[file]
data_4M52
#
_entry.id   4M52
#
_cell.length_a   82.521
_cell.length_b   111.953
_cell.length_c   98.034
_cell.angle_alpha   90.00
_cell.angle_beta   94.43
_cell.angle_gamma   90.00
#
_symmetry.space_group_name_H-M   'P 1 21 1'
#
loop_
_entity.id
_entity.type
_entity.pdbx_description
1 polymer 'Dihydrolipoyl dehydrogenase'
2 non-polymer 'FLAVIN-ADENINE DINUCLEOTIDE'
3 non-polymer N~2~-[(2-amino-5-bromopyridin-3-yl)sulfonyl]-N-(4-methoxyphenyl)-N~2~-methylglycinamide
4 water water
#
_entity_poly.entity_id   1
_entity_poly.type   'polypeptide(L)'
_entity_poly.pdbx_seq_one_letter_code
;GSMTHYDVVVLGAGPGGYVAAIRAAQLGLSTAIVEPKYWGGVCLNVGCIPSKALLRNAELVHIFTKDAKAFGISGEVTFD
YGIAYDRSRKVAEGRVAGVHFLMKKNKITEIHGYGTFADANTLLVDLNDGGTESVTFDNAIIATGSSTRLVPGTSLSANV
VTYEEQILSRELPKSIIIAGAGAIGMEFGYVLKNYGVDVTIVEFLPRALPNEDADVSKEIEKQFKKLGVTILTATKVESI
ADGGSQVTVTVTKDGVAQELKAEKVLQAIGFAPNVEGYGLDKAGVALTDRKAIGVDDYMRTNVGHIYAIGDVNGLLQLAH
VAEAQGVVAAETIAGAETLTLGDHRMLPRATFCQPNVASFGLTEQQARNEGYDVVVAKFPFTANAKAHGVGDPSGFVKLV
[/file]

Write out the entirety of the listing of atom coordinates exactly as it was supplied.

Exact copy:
data_4M52
#
_entry.id   4M52
#
_cell.length_a   82.521
_cell.length_b   111.953
_cell.length_c   98.034
_cell.angle_alpha   90.00
_cell.angle_beta   94.43
_cell.angle_gamma   90.00
#
_symmetry.space_group_name_H-M   'P 1 21 1'
#
loop_
_entity.id
_entity.type
_entity.pdbx_description
1 polymer 'Dihydrolipoyl dehydrogenase'
2 non-polymer 'FLAVIN-ADENINE DINUCLEOTIDE'
3 non-polymer N~2~-[(2-amino-5-bromopyridin-3-yl)sulfonyl]-N-(4-methoxyphenyl)-N~2~-methylglycinamide
4 water water
#
_entity_poly.entity_id   1
_entity_poly.type   'polypeptide(L)'
_entity_poly.pdbx_seq_one_letter_code
;GSMTHYDVVVLGAGPGGYVAAIRAAQLGLSTAIVEPKYWGGVCLNVGCIPSKALLRNAELVHIFTKDAKAFGISGEVTFD
YGIAYDRSRKVAEGRVAGVHFLMKKNKITEIHGYGTFADANTLLVDLNDGGTESVTFDNAIIATGSSTRLVPGTSLSANV
VTYEEQILSRELPKSIIIAGAGAIGMEFGYVLKNYGVDVTIVEFLPRALPNEDADVSKEIEKQFKKLGVTILTATKVESI
ADGGSQVTVTVTKDGVAQELKAEKVLQAIGFAPNVEGYGLDKAGVALTDRKAIGVDDYMRTNVGHIYAIGDVNGLLQLAH
VAEAQGVVAAETIAGAETLTLGDHRMLPRATFCQPNVASFGLTEQQARNEGYDVVVAKFPFTANAKAHGVGDPSGFVKLV